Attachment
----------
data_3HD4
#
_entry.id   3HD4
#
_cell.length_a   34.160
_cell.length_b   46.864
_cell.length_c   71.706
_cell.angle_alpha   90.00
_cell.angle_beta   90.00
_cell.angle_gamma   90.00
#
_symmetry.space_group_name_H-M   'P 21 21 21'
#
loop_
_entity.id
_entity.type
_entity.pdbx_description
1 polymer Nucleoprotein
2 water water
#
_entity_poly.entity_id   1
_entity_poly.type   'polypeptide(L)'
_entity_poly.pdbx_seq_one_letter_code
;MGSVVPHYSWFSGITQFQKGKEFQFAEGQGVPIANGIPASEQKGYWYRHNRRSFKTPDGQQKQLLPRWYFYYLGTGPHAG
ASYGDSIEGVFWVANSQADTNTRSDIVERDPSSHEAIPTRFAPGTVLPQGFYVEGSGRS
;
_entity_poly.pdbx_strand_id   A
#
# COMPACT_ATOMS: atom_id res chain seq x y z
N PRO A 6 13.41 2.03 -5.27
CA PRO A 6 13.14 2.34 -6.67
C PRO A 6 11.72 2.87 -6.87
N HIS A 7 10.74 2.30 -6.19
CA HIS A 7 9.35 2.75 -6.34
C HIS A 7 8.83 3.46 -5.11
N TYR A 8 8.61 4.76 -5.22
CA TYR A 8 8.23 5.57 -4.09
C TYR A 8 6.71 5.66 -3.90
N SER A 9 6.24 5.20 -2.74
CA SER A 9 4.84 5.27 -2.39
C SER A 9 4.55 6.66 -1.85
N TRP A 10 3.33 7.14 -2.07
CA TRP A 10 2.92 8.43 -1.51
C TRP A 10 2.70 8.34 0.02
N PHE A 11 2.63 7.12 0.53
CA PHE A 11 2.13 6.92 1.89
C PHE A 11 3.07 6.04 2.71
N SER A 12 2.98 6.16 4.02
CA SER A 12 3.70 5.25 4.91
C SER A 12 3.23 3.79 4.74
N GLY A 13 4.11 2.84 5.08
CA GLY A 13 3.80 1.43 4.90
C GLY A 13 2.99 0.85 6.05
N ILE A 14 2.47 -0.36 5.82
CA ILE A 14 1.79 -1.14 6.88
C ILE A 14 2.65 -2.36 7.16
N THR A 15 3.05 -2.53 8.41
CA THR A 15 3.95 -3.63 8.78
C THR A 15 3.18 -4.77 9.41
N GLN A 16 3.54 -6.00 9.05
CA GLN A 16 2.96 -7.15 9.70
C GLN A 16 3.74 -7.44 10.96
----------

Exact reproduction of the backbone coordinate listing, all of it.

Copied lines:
data_3HD4
#
_entry.id   3HD4
#
_cell.length_a   34.160
_cell.length_b   46.864
_cell.length_c   71.706
_cell.angle_alpha   90.00
_cell.angle_beta   90.00
_cell.angle_gamma   90.00
#
_symmetry.space_group_name_H-M   'P 21 21 21'
#
loop_
_entity.id
_entity.type
_entity.pdbx_description
1 polymer Nucleoprotein
2 water water
#
_entity_poly.entity_id   1
_entity_poly.type   'polypeptide(L)'
_entity_poly.pdbx_seq_one_letter_code
;MGSVVPHYSWFSGITQFQKGKEFQFAEGQGVPIANGIPASEQKGYWYRHNRRSFKTPDGQQKQLLPRWYFYYLGTGPHAG
ASYGDSIEGVFWVANSQADTNTRSDIVERDPSSHEAIPTRFAPGTVLPQGFYVEGSGRS
;
_entity_poly.pdbx_strand_id   A
#
# COMPACT_ATOMS: atom_id res chain seq x y z
N PRO A 6 13.41 2.03 -5.27
CA PRO A 6 13.14 2.34 -6.67
C PRO A 6 11.72 2.87 -6.87
N HIS A 7 10.74 2.30 -6.19
CA HIS A 7 9.35 2.75 -6.34
C HIS A 7 8.83 3.46 -5.11
N TYR A 8 8.61 4.76 -5.22
CA TYR A 8 8.23 5.57 -4.09
C TYR A 8 6.71 5.66 -3.90
N SER A 9 6.24 5.20 -2.74
CA SER A 9 4.84 5.27 -2.39
C SER A 9 4.55 6.66 -1.85
N TRP A 10 3.33 7.14 -2.07
CA TRP A 10 2.92 8.43 -1.51
C TRP A 10 2.70 8.34 0.02
N PHE A 11 2.63 7.12 0.53
CA PHE A 11 2.13 6.92 1.89
C PHE A 11 3.07 6.04 2.71
N SER A 12 2.98 6.16 4.02
CA SER A 12 3.70 5.25 4.91
C SER A 12 3.23 3.79 4.74
N GLY A 13 4.11 2.84 5.08
CA GLY A 13 3.80 1.43 4.90
C GLY A 13 2.99 0.85 6.05
N ILE A 14 2.47 -0.36 5.82
CA ILE A 14 1.79 -1.14 6.88
C ILE A 14 2.65 -2.36 7.16
N THR A 15 3.05 -2.53 8.41
CA THR A 15 3.95 -3.63 8.78
C THR A 15 3.18 -4.77 9.41
N GLN A 16 3.54 -6.00 9.05
CA GLN A 16 2.96 -7.15 9.70
C GLN A 16 3.74 -7.44 10.96